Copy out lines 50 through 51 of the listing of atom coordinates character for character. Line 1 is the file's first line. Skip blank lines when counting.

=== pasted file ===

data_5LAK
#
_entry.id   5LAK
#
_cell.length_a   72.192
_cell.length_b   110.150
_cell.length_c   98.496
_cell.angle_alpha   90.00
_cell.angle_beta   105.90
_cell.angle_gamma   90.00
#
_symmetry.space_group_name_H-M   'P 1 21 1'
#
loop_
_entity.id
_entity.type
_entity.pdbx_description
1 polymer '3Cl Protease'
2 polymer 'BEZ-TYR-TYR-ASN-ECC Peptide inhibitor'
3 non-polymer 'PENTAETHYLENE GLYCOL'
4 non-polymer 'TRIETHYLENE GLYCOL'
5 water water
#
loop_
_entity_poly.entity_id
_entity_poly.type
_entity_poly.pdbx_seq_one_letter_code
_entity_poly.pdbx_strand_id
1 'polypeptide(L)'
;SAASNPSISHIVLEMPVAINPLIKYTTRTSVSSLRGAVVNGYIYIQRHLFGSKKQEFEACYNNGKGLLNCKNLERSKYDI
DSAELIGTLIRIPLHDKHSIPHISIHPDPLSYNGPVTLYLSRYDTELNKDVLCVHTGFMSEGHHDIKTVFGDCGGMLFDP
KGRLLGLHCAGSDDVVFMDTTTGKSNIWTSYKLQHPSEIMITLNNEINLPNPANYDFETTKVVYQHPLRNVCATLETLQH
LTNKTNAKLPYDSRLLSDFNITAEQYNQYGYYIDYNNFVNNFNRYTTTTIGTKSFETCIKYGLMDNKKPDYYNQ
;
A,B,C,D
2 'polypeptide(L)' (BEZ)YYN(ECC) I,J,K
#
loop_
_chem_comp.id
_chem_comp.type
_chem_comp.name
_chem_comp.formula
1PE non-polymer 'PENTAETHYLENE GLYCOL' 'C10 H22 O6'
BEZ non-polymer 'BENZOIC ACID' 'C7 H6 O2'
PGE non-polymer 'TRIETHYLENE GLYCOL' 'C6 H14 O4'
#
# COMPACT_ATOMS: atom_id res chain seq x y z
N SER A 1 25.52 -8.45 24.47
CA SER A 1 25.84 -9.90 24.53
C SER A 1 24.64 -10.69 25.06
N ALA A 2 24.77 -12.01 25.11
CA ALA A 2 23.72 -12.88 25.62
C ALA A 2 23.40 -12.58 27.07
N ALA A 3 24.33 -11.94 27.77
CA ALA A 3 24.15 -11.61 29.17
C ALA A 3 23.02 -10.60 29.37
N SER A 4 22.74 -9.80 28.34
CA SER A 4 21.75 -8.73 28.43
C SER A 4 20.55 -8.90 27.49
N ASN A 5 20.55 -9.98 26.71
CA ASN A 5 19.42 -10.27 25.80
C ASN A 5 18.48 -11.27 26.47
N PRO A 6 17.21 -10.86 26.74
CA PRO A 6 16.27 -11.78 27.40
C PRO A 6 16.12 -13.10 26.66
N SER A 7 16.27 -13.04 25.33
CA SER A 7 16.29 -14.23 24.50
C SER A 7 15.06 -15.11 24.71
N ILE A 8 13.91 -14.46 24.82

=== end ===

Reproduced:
C SER A 1 24.64 -10.69 25.06
N ALA A 2 24.77 -12.01 25.11